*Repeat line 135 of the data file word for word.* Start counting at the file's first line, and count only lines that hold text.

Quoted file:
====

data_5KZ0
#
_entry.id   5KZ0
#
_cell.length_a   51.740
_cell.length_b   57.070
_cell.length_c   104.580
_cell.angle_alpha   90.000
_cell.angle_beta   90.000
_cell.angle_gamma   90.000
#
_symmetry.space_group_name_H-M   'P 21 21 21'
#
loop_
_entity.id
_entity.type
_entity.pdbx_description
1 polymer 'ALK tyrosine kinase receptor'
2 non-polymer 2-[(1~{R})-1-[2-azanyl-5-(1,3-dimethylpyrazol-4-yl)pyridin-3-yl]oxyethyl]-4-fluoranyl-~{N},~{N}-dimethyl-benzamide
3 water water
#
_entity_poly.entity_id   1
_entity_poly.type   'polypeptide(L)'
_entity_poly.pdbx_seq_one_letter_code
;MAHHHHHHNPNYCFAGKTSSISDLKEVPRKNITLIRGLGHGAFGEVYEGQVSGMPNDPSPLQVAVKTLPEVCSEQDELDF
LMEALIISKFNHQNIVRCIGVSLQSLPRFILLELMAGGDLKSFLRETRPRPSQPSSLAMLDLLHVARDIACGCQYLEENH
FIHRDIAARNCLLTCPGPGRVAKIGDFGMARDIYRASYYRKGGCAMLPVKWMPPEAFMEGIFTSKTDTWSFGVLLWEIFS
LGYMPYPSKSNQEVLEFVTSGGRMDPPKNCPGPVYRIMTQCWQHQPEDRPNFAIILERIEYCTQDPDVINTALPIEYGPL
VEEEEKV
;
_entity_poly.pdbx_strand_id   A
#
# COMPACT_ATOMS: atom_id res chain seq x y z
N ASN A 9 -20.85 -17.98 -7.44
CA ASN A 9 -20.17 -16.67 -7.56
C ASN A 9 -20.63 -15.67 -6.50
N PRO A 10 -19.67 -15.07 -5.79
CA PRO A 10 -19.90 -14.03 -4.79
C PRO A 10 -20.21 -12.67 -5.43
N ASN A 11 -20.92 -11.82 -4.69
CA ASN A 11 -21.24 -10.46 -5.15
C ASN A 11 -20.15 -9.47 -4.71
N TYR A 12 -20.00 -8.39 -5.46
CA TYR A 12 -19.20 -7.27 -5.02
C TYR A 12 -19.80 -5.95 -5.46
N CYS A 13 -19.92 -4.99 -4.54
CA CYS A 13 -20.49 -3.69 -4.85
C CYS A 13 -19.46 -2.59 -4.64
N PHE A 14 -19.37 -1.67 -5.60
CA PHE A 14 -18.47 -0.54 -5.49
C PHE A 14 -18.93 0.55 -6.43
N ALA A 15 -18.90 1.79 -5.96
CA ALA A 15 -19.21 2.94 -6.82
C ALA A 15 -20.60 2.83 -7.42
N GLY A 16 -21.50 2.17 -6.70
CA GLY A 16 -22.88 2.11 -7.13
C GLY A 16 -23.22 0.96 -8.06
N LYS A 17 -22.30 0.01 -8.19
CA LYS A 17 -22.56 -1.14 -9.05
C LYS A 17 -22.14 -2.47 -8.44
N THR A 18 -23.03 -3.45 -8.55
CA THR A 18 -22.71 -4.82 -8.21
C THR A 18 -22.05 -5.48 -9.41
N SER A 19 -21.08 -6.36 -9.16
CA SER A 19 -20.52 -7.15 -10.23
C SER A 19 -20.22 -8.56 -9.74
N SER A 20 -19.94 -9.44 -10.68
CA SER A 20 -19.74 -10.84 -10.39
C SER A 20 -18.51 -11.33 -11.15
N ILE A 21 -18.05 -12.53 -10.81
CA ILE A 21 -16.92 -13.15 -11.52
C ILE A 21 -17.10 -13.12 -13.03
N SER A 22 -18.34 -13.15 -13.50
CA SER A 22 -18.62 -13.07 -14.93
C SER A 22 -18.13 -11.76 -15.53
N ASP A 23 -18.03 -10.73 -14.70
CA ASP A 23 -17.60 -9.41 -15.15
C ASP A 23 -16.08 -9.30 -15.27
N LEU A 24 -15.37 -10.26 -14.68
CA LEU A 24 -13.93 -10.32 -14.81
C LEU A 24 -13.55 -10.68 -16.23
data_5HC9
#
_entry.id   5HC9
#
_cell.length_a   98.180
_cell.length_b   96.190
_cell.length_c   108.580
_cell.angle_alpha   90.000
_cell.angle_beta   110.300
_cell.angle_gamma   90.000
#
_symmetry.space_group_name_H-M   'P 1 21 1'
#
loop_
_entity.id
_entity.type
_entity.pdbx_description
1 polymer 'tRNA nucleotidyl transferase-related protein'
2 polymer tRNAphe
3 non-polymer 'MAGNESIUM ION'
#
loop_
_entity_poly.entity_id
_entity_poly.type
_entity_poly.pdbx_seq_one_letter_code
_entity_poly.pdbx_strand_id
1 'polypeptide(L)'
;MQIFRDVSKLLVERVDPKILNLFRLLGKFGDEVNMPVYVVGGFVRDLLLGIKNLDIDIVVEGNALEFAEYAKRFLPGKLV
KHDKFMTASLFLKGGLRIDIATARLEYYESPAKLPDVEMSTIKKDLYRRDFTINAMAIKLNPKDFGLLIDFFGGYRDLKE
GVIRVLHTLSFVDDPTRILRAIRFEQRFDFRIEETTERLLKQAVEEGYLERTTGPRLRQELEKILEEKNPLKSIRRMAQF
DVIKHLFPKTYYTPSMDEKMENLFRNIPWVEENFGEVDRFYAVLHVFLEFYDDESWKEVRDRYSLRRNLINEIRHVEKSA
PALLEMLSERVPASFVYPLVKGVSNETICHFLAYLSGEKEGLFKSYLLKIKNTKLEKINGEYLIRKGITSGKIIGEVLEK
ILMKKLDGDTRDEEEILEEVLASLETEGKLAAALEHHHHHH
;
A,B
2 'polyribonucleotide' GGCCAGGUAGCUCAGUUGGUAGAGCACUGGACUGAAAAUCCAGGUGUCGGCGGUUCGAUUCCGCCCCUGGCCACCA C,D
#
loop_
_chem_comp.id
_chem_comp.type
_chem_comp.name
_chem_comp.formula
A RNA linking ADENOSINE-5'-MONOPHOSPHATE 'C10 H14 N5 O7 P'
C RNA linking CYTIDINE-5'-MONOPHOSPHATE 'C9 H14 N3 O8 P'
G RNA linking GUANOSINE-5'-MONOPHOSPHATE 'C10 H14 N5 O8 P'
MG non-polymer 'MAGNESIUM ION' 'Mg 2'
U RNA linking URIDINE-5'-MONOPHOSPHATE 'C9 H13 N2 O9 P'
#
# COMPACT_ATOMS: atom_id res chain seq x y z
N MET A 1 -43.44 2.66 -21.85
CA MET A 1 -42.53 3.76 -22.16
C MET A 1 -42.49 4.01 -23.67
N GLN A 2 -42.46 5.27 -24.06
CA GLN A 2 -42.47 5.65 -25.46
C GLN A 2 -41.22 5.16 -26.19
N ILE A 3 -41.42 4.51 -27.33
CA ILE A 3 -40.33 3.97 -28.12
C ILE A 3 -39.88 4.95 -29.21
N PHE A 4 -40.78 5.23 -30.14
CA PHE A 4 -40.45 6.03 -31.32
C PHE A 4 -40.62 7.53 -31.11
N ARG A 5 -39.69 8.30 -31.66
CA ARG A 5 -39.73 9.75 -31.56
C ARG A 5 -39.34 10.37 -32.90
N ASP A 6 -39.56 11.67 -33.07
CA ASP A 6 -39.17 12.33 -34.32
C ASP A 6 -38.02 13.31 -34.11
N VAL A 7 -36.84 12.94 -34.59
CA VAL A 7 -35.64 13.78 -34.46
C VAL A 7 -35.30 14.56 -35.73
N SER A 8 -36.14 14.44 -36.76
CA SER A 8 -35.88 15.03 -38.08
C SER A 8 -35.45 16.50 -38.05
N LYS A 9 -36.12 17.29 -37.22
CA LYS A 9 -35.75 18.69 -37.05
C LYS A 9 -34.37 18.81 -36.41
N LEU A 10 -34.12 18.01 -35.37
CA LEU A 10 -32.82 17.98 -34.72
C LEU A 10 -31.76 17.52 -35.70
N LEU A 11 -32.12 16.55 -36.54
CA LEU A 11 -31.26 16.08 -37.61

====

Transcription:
CA GLN A 2 -42.47 5.65 -25.46